One of the obvious things to try when building a new sports ranking system is to compare it to the systems that are already out there. And while there are plenty of other statistical ratings in tennis, by far the most commonly-used measure is the official ATP rankings themselves.
So let's set up to see how the Melog system compares to the ATP's. This fairly unscientific study will involve choosing several pairs of players who are at least somewhat similar in type but whose rankings differ significantly and in opposite directions between the two systems, then seeing how they fare in comparison to each other over the next 12 months.
Since the ATP rankings are the generally-used standard, we'll be watching how the players fare by that measure next year. It's worth pointing out that the players the ATP rankings prefers will have a built-in advantage, because those are the rankings used to determine acceptance into tournaments and seedings within them; some of Melog's preferred players will have to face much tougher opponents much earlier in their draws.
With that caveat out of the way, let's get to the list...
Starting from (close to) the top of the rankings:
Pair 1: Stan Wawrinka (ATP #4, Melog #7) vs. Tomas Berdych (ATP #6, Melog #5)
It was SO tempting to compare Stan to Rafael Nadal, who I expect to have at least a partial comeback next year (say, making at least one Slam final). But Berdych is a fairer matchup, as they're close in age and have relatively similar levels of success overall (Stan has two Slams now, but Berdych has played at a top-10 level for much longer). Melog would expect Berdych to win out over the next 12 months - but it would have expected the same thing in 2015, and Stan's French Open title kept that from happening.
Pair 2: John Isner (ATP #11, Melog #14) vs. Milos Raonic (ATP #14, Melog #10)
Both big servers. Isner is substantially older, but Raonic is coming off of an injury, and it's worth watching how he does for that reason alone; Melog is kinder to players who miss moderate amounts of time, but if his health issues recur, his ranking will suffer yet again.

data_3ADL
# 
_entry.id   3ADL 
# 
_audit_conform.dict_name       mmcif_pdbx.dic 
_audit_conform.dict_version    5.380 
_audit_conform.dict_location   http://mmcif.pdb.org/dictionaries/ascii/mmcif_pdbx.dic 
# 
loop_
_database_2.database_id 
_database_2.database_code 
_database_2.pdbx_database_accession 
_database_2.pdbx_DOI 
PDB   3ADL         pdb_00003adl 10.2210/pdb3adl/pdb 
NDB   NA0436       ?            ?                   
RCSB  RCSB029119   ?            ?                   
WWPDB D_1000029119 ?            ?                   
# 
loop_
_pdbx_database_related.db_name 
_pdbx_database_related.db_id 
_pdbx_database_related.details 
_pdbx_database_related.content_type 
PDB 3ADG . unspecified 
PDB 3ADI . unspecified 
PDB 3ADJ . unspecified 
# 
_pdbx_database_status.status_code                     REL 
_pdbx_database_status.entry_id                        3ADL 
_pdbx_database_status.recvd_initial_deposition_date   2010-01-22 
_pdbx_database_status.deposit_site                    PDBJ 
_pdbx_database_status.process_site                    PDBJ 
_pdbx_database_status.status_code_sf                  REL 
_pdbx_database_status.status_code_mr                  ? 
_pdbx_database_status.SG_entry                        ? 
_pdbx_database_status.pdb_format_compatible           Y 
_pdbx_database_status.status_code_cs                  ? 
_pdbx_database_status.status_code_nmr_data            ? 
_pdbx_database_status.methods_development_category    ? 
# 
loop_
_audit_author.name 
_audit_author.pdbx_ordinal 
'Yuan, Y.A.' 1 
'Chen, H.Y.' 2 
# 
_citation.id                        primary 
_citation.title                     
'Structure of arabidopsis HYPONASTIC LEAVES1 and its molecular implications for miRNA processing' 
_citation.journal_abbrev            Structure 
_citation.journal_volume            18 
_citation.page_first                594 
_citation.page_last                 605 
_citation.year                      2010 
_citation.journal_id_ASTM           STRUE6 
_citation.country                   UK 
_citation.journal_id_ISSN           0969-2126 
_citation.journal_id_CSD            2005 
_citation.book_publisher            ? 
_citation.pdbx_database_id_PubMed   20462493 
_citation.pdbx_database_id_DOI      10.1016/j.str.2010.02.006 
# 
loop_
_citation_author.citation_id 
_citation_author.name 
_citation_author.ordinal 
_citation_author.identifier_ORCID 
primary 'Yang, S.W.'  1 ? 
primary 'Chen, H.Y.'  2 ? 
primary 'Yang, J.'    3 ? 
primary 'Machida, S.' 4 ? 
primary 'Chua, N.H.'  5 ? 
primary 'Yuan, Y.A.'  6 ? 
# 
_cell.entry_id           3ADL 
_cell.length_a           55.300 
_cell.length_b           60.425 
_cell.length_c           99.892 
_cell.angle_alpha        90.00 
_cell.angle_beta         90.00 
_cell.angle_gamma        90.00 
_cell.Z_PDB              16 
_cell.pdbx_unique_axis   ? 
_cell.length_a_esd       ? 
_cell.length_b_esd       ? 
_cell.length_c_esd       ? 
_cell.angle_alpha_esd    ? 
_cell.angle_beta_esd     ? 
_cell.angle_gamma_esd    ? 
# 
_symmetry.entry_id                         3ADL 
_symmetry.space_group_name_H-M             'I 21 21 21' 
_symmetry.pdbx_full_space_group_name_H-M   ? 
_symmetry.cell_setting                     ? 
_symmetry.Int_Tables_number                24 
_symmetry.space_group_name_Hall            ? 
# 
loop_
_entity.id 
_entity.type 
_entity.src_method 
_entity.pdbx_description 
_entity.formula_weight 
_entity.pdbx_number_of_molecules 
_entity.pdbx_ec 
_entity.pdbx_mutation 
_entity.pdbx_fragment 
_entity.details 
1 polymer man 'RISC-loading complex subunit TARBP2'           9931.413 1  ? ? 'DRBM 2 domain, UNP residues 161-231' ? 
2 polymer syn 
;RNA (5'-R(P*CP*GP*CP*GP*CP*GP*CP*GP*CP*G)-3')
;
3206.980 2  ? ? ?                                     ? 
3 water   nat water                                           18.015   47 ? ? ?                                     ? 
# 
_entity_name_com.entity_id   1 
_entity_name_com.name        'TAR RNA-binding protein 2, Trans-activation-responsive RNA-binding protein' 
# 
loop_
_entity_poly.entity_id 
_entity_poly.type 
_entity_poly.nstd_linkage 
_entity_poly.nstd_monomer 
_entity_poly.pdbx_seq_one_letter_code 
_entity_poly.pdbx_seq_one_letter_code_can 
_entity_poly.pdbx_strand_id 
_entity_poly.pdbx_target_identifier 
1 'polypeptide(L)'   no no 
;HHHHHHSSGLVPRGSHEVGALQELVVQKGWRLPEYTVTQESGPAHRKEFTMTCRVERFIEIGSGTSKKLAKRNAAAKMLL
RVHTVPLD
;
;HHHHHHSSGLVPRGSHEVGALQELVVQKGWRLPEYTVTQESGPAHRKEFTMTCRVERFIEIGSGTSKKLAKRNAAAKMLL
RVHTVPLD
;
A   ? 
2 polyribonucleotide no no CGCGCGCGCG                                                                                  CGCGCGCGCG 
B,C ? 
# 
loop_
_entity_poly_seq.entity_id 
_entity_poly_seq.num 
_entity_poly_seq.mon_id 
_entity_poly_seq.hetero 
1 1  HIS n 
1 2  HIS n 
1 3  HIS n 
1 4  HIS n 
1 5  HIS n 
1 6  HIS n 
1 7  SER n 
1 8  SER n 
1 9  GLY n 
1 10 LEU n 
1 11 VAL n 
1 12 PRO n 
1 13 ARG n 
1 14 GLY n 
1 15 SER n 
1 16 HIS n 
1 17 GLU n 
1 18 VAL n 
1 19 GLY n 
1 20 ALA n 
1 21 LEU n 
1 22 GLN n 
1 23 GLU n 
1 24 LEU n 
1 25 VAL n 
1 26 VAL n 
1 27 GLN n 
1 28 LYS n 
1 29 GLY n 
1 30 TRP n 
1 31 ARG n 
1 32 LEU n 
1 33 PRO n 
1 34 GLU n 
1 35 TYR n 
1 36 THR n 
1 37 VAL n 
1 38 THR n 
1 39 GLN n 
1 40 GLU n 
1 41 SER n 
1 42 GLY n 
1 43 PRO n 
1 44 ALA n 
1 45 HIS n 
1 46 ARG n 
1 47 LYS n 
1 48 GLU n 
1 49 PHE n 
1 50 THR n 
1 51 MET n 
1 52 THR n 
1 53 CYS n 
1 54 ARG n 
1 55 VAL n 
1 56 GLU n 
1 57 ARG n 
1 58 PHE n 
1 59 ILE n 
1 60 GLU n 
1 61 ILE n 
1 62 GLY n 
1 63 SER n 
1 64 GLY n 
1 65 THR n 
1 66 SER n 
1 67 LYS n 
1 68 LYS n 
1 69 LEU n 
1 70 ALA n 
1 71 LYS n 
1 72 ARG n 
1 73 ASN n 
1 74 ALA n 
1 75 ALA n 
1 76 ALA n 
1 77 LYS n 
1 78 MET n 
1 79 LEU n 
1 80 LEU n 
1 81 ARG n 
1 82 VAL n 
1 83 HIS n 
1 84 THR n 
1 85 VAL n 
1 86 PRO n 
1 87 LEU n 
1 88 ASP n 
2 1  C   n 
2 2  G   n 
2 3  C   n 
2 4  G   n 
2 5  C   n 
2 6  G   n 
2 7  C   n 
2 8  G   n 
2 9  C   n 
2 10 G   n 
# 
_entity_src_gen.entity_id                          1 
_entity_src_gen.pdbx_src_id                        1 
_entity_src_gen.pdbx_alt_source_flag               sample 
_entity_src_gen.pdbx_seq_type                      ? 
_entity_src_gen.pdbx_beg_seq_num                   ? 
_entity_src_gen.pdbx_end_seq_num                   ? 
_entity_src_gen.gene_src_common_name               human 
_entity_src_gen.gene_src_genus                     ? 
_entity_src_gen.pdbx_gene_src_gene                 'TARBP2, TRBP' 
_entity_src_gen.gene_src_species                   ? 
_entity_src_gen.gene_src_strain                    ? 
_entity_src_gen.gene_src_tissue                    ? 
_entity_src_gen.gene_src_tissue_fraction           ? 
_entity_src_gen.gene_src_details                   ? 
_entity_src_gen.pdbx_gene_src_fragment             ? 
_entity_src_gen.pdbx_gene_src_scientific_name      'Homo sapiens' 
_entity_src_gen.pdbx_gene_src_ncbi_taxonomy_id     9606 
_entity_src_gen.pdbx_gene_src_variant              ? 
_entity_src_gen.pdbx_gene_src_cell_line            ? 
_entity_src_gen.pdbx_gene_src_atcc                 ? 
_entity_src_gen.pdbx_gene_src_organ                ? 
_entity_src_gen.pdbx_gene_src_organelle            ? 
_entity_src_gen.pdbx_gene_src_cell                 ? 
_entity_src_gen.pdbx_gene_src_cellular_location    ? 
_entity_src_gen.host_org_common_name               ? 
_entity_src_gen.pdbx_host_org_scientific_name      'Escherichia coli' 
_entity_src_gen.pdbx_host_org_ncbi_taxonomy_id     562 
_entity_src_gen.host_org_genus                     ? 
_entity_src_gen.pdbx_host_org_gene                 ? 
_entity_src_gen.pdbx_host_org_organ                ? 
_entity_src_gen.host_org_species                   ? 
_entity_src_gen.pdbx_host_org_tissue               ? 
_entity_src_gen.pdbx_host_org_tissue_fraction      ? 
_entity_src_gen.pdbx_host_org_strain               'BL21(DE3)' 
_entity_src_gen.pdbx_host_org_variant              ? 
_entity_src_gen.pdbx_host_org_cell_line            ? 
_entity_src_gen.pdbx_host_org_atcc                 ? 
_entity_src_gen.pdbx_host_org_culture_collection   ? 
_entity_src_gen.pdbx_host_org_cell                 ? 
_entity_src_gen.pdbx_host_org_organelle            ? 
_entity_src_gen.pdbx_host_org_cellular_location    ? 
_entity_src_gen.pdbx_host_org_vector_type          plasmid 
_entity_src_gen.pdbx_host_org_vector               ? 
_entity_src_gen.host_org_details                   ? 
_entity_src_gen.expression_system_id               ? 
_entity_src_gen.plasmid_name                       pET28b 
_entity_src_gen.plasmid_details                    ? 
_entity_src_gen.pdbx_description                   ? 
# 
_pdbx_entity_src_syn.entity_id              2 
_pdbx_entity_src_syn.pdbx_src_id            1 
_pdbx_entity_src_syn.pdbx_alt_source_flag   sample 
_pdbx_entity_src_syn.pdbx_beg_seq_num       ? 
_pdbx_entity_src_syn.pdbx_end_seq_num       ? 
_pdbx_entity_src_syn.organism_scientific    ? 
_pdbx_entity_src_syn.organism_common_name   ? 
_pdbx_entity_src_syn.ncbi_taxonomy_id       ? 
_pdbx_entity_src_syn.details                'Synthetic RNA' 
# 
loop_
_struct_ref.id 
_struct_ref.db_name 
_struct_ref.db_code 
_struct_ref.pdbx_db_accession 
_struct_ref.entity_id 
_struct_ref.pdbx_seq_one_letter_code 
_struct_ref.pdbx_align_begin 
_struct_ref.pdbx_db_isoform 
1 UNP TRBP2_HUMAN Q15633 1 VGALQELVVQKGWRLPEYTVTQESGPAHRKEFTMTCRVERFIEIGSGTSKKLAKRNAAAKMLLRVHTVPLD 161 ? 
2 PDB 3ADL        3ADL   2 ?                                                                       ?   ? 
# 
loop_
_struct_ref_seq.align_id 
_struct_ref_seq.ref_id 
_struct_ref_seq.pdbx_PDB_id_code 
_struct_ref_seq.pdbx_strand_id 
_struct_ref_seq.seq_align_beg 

Pair 3: Marin Cilic (ATP #13, Melog #22) vs. Roberto Bautista Agut (ATP #25, Melog #11)
Bautista Agut is one of the players on whom the two systems disagree most emphatically. It's another pair similar to Stan and Berdych, as Bautista Agut is more consistent and Cilic can reach a higher top level, which he proved quite thoroughly at the 2014 US Open. But that also means he may rely on a couple of big results to prop up his ranking, and if he falls short of them this year...
Pair 4: Feliciano Lopez (ATP #17, Melog #32) vs. Philipp Kohlschreiber (ATP #34, Melog #16)
Kohlschreiber is another one of the biggest disagreements between the two systems, as Melog accounts for the fact that he spent all of last year running into impossible matchups early in his events. Lopez fared better against the top players (4-6 against top 10 competition to Kohlschreiber's 0-8), but also played far worse against subpar opponents (16-11 against foes outside the top 50, compared to 25-4 for the German).
This pairing will have the biggest chance of being warped by the initial difference in the ATP rankings, as Kohlschreiber is currently in position to be unseeded at the Australian Open, and when he didn't have a seed at Wimbledon last year, he drew Djokovic in the first round.
Pair 5: Dominic Thiem (ATP #18, Melog #30) vs. Nick Kyrgios (ATP #30, Melog #24)
Two up-and-comers, both of whom have had promising results in different contexts; Thiem won three titles last year, while Kyrgios made his second Grand Slam quarterfinal. In this case, it's the ATP ratings that prefer the consistent player (whose titles largely came against unimpressive fields - Thiem had only 3 matches against top-10 opposition last year), and Melog that goes for the mercurial talent (who picked up a few very nice victories during the year, beating Federer, Raonic, and Wawrinka).
It's also worth pointing out that the Melog ratings may not handle clay specialists well, and Thiem is arguably one of those. Speaking of which...
Pair 6: Fabio Fognini (ATP #21, Melog #39) vs. Gilles Muller (ATP #38, Melog #25)